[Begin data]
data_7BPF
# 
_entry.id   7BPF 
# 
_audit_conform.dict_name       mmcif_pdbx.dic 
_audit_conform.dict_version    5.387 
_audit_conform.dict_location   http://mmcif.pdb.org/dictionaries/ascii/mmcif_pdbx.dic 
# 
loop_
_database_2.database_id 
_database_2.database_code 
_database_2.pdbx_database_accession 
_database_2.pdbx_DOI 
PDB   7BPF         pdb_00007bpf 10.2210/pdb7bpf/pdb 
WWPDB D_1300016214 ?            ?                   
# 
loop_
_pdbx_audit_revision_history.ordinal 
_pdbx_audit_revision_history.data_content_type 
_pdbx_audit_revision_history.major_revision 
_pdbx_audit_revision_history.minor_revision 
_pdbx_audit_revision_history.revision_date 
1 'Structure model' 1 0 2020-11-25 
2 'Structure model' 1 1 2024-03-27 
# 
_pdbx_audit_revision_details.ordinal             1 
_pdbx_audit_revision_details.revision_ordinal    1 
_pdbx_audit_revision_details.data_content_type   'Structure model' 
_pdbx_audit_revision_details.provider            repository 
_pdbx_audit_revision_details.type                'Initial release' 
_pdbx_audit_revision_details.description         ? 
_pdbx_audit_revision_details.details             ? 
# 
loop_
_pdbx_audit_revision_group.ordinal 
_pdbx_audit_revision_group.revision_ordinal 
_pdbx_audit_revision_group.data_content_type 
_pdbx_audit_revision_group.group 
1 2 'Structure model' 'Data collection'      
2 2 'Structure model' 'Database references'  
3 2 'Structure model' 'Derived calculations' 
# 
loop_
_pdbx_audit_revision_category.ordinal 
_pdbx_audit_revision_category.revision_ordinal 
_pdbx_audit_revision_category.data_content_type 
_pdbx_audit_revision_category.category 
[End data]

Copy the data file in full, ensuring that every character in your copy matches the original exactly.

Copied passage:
data_7BPF
# 
_entry.id   7BPF 
# 
_audit_conform.dict_name       mmcif_pdbx.dic 
_audit_conform.dict_version    5.387 
_audit_conform.dict_location   http://mmcif.pdb.org/dictionaries/ascii/mmcif_pdbx.dic 
# 
loop_
_database_2.database_id 
_database_2.database_code 
_database_2.pdbx_database_accession 
_database_2.pdbx_DOI 
PDB   7BPF         pdb_00007bpf 10.2210/pdb7bpf/pdb 
WWPDB D_1300016214 ?            ?                   
# 
loop_
_pdbx_audit_revision_history.ordinal 
_pdbx_audit_revision_history.data_content_type 
_pdbx_audit_revision_history.major_revision 
_pdbx_audit_revision_history.minor_revision 
_pdbx_audit_revision_history.revision_date 
1 'Structure model' 1 0 2020-11-25 
2 'Structure model' 1 1 2024-03-27 
# 
_pdbx_audit_revision_details.ordinal             1 
_pdbx_audit_revision_details.revision_ordinal    1 
_pdbx_audit_revision_details.data_content_type   'Structure model' 
_pdbx_audit_revision_details.provider            repository 
_pdbx_audit_revision_details.type                'Initial release' 
_pdbx_audit_revision_details.description         ? 
_pdbx_audit_revision_details.details             ? 
# 
loop_
_pdbx_audit_revision_group.ordinal 
_pdbx_audit_revision_group.revision_ordinal 
_pdbx_audit_revision_group.data_content_type 
_pdbx_audit_revision_group.group 
1 2 'Structure model' 'Data collection'      
2 2 'Structure model' 'Database references'  
3 2 'Structure model' 'Derived calculations' 
# 
loop_
_pdbx_audit_revision_category.ordinal 
_pdbx_audit_revision_category.revision_ordinal 
_pdbx_audit_revision_category.data_content_type 
_pdbx_audit_revision_category.category 